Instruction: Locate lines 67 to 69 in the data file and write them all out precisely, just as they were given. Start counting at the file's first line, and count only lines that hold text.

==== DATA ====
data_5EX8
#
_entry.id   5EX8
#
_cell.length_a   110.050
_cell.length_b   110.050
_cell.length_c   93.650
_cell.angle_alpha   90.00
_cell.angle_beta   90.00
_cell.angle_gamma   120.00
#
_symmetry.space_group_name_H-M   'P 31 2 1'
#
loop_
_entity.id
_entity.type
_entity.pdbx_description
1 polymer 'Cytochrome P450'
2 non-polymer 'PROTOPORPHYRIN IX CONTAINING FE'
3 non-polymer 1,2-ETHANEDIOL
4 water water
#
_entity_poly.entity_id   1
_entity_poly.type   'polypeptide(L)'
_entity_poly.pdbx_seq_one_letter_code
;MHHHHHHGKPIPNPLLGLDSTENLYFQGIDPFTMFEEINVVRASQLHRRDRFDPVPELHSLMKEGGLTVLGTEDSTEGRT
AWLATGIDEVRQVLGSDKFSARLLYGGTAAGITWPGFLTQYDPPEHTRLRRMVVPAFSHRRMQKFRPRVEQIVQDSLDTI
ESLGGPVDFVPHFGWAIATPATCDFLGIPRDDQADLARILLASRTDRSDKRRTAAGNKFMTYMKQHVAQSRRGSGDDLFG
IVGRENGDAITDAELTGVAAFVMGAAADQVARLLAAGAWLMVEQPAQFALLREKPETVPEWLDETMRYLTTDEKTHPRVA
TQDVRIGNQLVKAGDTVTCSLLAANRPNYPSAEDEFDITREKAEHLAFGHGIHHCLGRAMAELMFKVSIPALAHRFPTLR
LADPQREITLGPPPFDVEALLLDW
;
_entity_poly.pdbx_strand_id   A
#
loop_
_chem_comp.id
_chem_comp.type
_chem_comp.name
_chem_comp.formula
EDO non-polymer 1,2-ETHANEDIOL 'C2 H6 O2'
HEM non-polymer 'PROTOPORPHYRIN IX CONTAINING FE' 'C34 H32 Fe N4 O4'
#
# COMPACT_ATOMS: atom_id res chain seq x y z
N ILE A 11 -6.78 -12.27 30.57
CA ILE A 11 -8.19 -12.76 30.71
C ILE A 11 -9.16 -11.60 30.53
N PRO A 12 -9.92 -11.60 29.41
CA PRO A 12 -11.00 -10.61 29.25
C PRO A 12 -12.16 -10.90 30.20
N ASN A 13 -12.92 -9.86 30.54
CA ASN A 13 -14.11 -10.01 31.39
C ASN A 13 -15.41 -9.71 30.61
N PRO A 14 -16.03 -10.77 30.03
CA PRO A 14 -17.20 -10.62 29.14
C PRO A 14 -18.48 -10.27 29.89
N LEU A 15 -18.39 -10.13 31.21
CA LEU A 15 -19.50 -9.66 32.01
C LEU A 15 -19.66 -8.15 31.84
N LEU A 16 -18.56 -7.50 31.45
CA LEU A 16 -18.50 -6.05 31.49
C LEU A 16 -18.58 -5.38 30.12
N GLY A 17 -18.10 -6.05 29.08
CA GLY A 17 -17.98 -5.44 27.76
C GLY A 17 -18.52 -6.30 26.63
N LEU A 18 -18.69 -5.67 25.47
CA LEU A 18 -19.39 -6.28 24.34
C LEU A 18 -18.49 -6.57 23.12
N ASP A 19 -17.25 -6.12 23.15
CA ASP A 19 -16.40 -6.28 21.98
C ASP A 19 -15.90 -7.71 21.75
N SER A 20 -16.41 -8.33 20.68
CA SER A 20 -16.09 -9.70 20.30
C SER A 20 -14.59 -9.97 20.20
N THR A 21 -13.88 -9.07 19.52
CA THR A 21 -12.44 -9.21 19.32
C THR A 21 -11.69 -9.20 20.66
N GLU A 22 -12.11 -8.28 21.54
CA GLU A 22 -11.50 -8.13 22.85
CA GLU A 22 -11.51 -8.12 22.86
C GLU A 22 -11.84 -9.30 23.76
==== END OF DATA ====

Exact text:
C LEU A 18 -18.49 -6.57 23.12
N ASP A 19 -17.25 -6.12 23.15
CA ASP A 19 -16.40 -6.28 21.98